Definition of blackbird in US English:

blackbird

noun

  • 1A European thrush with mainly black plumage.

    Genus Turdus, subfamily Turdinae, family Muscicapidae: four species, in particular T. merula, the male of which has all-black plumage and a yellow bill

    • ‘Birds such as starlings, blackbirds, thrushes and dunnocks will use a lawn to hunt for worms and insects, so maintain good drainage and limit compaction to help them probe in its surface.’
    • ‘The thicker scrub and thickets of elder, hawthorn and bramble, meanwhile, provide ideal cover for nesting robins, wrens, sparrows, dunnocks, blackbirds and thrushes.’
    • ‘The redwing, fieldfare and blackbirds are all involved in serious territorial swoops between trees.’
    • ‘If no berries remain, having been stripped earlier by blackbirds and mistle thrushes, they perish.’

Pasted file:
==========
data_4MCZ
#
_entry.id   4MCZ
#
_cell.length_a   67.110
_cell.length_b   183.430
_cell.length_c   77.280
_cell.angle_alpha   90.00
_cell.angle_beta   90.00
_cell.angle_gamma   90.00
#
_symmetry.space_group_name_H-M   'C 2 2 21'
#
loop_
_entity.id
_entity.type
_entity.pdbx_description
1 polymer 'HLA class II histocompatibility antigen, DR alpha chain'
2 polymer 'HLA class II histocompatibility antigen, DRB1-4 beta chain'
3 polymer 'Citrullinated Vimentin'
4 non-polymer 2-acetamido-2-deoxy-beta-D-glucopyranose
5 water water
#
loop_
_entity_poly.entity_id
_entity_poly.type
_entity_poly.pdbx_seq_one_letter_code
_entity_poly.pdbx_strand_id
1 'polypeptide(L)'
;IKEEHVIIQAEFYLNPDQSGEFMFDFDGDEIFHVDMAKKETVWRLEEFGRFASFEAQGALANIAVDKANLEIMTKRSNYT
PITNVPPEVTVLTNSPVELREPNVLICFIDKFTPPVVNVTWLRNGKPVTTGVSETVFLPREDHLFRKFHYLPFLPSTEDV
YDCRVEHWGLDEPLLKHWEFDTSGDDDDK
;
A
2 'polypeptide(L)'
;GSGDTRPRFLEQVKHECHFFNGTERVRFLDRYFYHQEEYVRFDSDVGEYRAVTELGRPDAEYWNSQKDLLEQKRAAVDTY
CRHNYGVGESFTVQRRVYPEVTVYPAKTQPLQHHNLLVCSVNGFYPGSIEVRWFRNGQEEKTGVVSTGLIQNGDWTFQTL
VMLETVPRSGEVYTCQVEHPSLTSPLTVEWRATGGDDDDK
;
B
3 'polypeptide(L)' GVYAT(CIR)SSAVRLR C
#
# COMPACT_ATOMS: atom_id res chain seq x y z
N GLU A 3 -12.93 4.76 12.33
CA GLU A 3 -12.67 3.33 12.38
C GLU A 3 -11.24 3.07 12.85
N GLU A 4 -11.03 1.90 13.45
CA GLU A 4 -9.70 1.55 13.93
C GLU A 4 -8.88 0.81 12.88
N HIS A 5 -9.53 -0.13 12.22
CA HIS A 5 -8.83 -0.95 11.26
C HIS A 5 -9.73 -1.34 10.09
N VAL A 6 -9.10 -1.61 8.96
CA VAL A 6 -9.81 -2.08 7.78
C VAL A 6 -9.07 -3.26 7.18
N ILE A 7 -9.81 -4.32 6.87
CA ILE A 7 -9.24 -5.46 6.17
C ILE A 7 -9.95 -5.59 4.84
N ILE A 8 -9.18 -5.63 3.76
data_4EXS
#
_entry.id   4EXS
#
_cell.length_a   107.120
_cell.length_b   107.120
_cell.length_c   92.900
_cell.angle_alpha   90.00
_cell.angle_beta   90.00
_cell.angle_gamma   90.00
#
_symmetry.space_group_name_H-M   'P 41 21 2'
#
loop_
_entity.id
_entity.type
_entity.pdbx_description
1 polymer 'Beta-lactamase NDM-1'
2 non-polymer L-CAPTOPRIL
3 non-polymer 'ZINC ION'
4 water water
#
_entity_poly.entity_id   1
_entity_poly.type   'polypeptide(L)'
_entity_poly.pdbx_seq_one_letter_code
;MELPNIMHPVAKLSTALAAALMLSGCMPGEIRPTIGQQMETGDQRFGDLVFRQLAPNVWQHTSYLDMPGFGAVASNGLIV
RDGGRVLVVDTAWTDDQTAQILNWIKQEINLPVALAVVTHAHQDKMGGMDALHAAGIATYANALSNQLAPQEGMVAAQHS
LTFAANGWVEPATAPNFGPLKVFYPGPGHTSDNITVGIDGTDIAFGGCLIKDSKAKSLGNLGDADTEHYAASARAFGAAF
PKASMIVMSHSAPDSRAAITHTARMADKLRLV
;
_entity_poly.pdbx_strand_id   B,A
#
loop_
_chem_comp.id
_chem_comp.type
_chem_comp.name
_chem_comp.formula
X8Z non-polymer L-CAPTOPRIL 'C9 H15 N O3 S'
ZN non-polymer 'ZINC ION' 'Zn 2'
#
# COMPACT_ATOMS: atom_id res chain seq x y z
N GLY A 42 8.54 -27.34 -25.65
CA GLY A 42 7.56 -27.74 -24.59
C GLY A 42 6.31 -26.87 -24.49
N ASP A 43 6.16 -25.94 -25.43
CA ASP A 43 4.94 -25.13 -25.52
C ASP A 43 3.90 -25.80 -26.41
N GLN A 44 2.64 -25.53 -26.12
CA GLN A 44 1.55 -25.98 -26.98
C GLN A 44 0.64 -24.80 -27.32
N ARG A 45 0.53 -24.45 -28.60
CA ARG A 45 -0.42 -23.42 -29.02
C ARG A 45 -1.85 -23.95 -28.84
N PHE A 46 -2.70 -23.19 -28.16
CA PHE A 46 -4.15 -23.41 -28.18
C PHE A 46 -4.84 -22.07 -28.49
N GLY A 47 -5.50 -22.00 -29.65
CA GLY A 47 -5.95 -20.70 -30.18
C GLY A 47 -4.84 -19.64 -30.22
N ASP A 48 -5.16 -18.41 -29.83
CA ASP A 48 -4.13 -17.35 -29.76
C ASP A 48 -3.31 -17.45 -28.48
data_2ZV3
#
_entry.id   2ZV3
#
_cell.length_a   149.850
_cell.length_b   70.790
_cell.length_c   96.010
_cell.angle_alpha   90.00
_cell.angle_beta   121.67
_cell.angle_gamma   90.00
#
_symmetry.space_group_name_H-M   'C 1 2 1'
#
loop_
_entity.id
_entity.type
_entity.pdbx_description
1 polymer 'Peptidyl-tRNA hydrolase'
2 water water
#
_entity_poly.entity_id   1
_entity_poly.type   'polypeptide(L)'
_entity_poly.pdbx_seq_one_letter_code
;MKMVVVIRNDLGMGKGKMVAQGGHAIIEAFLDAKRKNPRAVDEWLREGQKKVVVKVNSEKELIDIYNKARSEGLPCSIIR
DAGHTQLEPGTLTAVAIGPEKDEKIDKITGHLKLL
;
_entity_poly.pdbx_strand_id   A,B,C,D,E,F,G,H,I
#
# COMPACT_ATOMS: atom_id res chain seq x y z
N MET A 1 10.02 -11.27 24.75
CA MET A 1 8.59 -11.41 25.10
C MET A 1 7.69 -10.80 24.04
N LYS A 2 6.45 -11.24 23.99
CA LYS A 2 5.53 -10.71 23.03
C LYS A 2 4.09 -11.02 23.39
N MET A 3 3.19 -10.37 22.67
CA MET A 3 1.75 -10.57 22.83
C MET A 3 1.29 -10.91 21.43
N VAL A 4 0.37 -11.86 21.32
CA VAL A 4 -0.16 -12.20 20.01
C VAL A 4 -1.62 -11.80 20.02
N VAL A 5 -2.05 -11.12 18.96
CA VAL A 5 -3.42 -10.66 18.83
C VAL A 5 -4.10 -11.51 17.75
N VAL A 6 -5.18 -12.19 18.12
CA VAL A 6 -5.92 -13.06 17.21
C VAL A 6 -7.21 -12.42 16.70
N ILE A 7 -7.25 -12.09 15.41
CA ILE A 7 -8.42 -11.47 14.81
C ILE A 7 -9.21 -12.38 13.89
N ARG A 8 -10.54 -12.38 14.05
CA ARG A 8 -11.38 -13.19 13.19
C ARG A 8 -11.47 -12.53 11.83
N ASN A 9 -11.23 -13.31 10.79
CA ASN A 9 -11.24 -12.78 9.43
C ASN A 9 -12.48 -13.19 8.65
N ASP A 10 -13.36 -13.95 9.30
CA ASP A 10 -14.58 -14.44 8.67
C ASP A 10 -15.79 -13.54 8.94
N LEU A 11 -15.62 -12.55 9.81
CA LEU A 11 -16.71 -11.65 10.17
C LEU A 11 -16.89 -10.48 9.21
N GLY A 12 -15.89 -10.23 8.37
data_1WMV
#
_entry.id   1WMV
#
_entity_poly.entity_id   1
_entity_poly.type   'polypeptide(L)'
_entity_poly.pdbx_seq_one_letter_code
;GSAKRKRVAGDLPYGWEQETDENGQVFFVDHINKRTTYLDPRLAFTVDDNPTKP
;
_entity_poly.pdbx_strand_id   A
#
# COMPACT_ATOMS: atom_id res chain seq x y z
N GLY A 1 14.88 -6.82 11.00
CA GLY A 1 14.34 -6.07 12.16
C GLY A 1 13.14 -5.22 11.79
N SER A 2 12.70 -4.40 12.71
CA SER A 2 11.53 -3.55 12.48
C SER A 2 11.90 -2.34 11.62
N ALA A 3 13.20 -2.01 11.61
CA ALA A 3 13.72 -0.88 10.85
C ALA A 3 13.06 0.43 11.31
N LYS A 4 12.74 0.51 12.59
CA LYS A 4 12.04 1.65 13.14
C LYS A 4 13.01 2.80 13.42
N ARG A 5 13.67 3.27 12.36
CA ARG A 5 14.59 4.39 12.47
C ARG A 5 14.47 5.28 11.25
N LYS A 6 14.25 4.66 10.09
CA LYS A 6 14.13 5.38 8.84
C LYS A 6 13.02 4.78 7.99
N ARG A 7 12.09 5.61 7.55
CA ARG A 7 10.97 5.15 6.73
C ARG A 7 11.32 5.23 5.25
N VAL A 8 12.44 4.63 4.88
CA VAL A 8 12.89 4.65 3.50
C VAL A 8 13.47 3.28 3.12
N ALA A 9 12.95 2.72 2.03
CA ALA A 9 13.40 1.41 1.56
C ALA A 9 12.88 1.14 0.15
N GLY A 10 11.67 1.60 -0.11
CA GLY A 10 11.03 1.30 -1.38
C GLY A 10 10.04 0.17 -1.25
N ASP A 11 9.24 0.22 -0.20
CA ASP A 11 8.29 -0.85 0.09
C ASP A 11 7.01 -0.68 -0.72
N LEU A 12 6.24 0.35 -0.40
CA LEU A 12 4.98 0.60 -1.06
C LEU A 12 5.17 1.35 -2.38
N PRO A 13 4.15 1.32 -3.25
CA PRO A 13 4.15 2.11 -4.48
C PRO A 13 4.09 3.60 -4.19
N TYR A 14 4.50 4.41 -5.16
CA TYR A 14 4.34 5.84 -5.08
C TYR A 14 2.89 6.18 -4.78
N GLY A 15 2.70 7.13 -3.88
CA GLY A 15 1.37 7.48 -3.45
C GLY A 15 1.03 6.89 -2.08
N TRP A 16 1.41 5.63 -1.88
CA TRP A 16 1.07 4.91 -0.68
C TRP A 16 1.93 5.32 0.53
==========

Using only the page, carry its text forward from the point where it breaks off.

• ‘The ubiquitous starling is one of the most widespread problem species but blackbirds, partridges, robins, sparrows, thrushes, and finches are also common.’
  • 2An American bird with a strong pointed bill. The male has black plumage that is iridescent or has patches of red or yellow.

    Family Icteridae: several genera and species, including the abundant red-winged blackbird (Agelaius phoeniceus)

    • ‘I went down towards the creek and found a huge flock of robins, grackles and red-winged blackbirds foraging.’
    • ‘We waited hours for several common birds - blue jay, northern flicker, and fish crow - but missed red-winged blackbird and American robin.’
    • ‘Unlike dowdy, brown females of the species, male blackbirds possess bright yellow-to-orange beaks and shiny black plumage.’
    • ‘Down in the bog, the first red-winged blackbirds were yodeling, and a robin sang in the evening.’
    • ‘I pulled over at Schaar's Bluff, turned off my car and just sat and listened, beyond the bluebirds and meadowlarks you could hear tree sparrows and red-winged blackbirds.’

Pronunciation

blackbird

/ˈblakˌbərd//ˈblækˌbərd/